Railway Development as a viable alternative to the Central Expressway Connection to Kandy
A lecture and panel discussion was organised on 2 November by the IESL jointly with the Sri Lanka Society of Transport and Logistics on the theme ‘Railway Development as a viable alternative to the Central Expressway Connection to Kandy’. The opinion of the many transport professionals and engineers who attended the discussion was that the government was wasting taxpayer funding by building an expressway to the hill capital of Kandy at enormous cost when upgrade of the existing rail links would prove to be a more economically viable option. It was pointed out by the panelists that even at present, rail travel from Colombo to Kandy is quicker than by vehicle on the clogged main road to Kandy, resulting from the extreme traffic jams in both cities which would only get worse with time.
Engineer Priyal de Silva, one of the main panelists and a former President of IESL and former General Manager of Sri Lanka Railways proposed upgrading the track and increasing the frequency of trains to cater to anticipated increased travel demand between the two cities. According to Engineer de Silva immediate improvements could be effected to enable rail commuters reach Kandy in 110 minutes. Mr Ranjith Dissanayake, a former Personal Assistant to the General Manager of Railways and an eminent writer on railway matters proposed an entirely new high speed partially elevated double track railway to Kandy running at speeds of 150 kmph which would be sufficient for Sri Lanka’s requirements of inter-city train travel.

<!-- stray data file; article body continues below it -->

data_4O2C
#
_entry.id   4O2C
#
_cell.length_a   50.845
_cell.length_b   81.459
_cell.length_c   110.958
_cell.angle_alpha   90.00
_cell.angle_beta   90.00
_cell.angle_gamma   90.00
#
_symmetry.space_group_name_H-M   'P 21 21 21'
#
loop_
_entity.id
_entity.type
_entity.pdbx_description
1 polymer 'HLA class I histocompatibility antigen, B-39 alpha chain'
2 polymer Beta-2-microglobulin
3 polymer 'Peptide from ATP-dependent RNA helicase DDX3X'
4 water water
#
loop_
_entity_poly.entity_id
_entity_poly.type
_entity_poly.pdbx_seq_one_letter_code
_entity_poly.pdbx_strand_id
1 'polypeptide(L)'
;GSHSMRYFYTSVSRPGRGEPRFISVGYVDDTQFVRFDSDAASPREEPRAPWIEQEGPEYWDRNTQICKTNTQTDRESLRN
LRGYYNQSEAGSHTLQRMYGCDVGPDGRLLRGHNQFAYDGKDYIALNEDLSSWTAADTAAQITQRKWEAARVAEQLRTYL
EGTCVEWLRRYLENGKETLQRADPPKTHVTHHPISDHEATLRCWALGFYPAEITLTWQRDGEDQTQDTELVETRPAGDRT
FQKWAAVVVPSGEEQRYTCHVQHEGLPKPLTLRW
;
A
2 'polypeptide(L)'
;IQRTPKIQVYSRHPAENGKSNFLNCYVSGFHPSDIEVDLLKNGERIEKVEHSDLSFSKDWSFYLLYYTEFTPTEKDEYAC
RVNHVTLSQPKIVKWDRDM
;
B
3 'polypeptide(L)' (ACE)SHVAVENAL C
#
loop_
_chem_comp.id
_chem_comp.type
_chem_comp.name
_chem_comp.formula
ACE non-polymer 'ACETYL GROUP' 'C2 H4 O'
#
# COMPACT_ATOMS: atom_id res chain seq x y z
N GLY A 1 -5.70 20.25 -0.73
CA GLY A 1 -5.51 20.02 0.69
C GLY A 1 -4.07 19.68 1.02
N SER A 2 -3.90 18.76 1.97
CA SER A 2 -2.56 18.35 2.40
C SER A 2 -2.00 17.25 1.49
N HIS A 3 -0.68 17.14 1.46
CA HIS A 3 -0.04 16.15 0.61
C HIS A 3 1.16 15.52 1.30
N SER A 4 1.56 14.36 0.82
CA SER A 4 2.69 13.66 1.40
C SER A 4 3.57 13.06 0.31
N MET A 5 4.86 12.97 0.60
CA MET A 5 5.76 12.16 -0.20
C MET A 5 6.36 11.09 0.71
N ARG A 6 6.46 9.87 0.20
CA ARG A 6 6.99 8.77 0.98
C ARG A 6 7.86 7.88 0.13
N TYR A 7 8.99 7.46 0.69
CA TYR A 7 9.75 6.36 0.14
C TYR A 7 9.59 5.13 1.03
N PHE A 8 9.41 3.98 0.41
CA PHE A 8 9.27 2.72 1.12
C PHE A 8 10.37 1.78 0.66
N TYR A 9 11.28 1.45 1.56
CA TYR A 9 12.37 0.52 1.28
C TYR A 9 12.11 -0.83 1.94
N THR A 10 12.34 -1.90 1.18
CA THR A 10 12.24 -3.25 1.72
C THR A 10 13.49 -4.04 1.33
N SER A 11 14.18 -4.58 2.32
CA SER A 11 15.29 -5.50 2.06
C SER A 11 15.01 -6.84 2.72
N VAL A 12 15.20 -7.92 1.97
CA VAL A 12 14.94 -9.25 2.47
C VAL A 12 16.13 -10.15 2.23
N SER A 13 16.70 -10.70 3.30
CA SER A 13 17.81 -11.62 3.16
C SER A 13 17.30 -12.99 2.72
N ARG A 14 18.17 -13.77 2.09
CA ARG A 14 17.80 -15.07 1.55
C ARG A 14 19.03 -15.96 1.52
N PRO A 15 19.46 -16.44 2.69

Dr Amal Kumarage, Senior Professor Dept of Transport and Logistics of the Moratuwa University addressing the panel advocated that the development of the railways is a cheaper and more effective alternative to the proposed Central Expressway. Professor Kumarage questioned the economic viability of the project quoting figures that on a comparative basis, the Outer Circular Highway from Kalubowila to Kerawalapitiya turned out at a staggering US$5.4m per km, whereas the cost of rail development is only a third of this. He urged Sri Lanka’s Planning Department and the Central Environmental Agency to carry out rail feasibility studies as an alternative even at this late hour.
A former Secretary to the Transport Ministry Mr Lalithasiri Gunaruwan lamented that the
Railway Department has been accorded step motherly treatment by successive governments over many years.
It was the unanimous decision of the panel to request the government to reconsider its proposal on the Central Expressway to Kandy and to give railways its due priority over the building of expressways.
(Material courtesy of Sunday Observer)